A Family History

December 18, 2012 § Leave a comment

That night, Otto and I continued to sip brandy for the next hour or so. I was supposed to avoid drinking too much alcohol due to my meds, but I found over the years that combining both was often a very good idea. Besides, the brandy proved alluring; my nose lingered in the cave-like opening of the snifter, letting the fumes penetrate inside my head, loosening my tongue.

I tried not to bore my companion with too much talk about business. I did recall to him my occasional contracts involving various Norwegian ventures, mostly involving farmed salmon. My father had always said that food would forever be a top trading commodity, and he was right. Otto said that years earlier he had invested in a salmon farm in Norway, among other things. He stopped there, but I could tell from the twinkle in his eyes that his “other things” had turned out very nicely.

I’d had enough talk about returns on investments, though. “Tell me about the royals. What was your connection to them?”

Otto set down his glass. “I come from a family of servers. And servants. My grandfather owned a small café in Oslo, by the docks. He expected the family to help out. My grandmother baked and swept. My uncle, the oldest, tended bar after school. My father had other ideas.” He smiled to himself. “After graduating from high school, he vanished for a couple of years. My grandparents fell apart with worry. One day he suddenly appeared before Farfar, my grandfather, and said that he’d been working on a merchant ship and had been all over the world. We Norwegians have a saying—“away is not to be at home”—and certainly for Pappa, that was true.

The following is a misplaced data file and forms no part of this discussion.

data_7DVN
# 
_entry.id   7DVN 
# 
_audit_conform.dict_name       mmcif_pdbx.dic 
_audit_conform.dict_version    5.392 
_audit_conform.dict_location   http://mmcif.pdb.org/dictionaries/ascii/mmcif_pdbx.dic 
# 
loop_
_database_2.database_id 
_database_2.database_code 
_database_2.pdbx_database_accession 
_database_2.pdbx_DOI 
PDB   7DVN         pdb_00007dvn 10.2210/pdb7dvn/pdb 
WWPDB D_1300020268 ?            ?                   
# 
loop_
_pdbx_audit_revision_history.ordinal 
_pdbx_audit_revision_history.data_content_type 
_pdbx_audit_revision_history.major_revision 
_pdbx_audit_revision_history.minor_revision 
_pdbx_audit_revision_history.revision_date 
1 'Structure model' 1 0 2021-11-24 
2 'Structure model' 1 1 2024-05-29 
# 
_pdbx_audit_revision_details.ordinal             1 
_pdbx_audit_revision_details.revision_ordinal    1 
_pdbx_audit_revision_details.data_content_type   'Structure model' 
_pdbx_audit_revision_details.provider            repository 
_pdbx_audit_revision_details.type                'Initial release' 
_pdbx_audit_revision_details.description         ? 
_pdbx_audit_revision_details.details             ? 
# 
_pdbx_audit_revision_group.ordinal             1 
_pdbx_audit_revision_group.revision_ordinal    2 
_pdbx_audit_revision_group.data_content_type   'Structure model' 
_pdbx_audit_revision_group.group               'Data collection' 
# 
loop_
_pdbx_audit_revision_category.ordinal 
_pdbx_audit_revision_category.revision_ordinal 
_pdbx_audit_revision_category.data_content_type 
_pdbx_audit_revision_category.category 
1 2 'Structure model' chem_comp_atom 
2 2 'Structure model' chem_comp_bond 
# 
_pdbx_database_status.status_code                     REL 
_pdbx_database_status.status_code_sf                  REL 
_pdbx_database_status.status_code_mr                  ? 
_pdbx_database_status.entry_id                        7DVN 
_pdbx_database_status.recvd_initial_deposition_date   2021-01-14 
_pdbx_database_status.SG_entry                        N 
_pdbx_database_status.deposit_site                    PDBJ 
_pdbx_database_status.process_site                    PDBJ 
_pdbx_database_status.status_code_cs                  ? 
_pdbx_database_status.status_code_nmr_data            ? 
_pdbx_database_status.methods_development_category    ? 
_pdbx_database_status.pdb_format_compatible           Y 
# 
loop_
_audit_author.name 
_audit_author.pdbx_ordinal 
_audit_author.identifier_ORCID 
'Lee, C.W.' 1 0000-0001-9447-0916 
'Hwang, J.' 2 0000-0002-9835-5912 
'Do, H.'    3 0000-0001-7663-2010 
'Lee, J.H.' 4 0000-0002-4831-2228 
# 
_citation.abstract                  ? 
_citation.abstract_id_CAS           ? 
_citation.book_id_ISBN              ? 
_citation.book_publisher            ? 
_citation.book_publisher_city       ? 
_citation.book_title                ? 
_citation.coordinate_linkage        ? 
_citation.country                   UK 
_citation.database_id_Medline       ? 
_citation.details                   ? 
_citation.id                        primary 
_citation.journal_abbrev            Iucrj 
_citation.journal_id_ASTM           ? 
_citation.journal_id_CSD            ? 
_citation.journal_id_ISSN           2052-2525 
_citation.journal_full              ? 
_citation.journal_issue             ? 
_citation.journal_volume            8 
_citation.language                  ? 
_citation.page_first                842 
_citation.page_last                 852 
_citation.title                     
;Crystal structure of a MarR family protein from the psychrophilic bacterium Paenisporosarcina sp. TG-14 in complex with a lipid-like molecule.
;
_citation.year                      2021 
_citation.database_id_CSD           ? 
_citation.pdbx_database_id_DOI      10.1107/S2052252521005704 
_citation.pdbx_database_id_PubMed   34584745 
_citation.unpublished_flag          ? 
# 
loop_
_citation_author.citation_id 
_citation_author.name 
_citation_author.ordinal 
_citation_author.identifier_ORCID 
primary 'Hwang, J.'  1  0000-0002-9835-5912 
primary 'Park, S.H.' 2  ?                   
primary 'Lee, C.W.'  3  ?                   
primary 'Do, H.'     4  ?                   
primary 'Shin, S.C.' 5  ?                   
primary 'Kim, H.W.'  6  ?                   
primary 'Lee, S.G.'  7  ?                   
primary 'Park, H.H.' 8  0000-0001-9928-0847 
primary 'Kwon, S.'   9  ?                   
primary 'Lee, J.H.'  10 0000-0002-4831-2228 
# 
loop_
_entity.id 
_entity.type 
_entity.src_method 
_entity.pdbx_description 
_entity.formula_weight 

Oslo during the 1930s.

Oslo during the 1930s.

“Now he was ready to help out the family. Farfar grew angry, for he realized that the dockworkers, some of his steadiest customers, had lied to him during an earlier, frantic search. He had been serving them beer and sandwiches, accepting their krone, accepting their overtures of friendship, and all the while he’d been deceived. So he shut down the café and went north with Farmor, to open a homestead by a large birch forest. He turned his back on Oslo, and civilization, forever. For it was civilization, that is to say, civilized behavior, that broke apart his family.”

“My father and his uncle had to fend for themselves. Uncle Mats became a chemist, no doubt because of his boundless curiosity and exploration of alcohol’s spell that began in the café. Eventually he developed a formula for something you use everyday.”

I leaned forward, but Otto shook his head. “It’s not a brand name, but a chemical process that enables you and I to exist on this very polluted planet. The name is not important,” he said, waving his hand. “But the formula made Uncle Mats a very wealthy man, wealthier than the Norwegian king. It is also partly why I was able to escape a modest retirement in Norway, the fate of so many children of servants, and live a very comfortable life on the grounds in America where the Crown Princess once lived.” Otto paused, and I recalled the Rolls Royce lurking several floors beneath us, the one he bought brand new. Comfortable life indeed.

“Pappa followed a humbler path. Never one for studies, he got a job as a waiter at the Røde Mølle restaurant in the Tivoli district in Oslo. It was a glittering place where people gathered to dance. It featured American jazz. Papa did quite well there for a couple of years, and then he met Crown Prince Olav, who visited the restaurant a couple of times. He always served the prince and his lovely wife Märtha, whenever they came, and they noticed his attentiveness and wit. Papa received a call from the palace. It was an offer of employment.  He became a herskapstjener, a footman, and he served at all the big events. Until, one day, the Nazis invaded.”

Later, dear readers…I hope you don’t mind my drawing out this tale, but it’s proven difficult to sustain after a long day of contract negotiations.

Maxence

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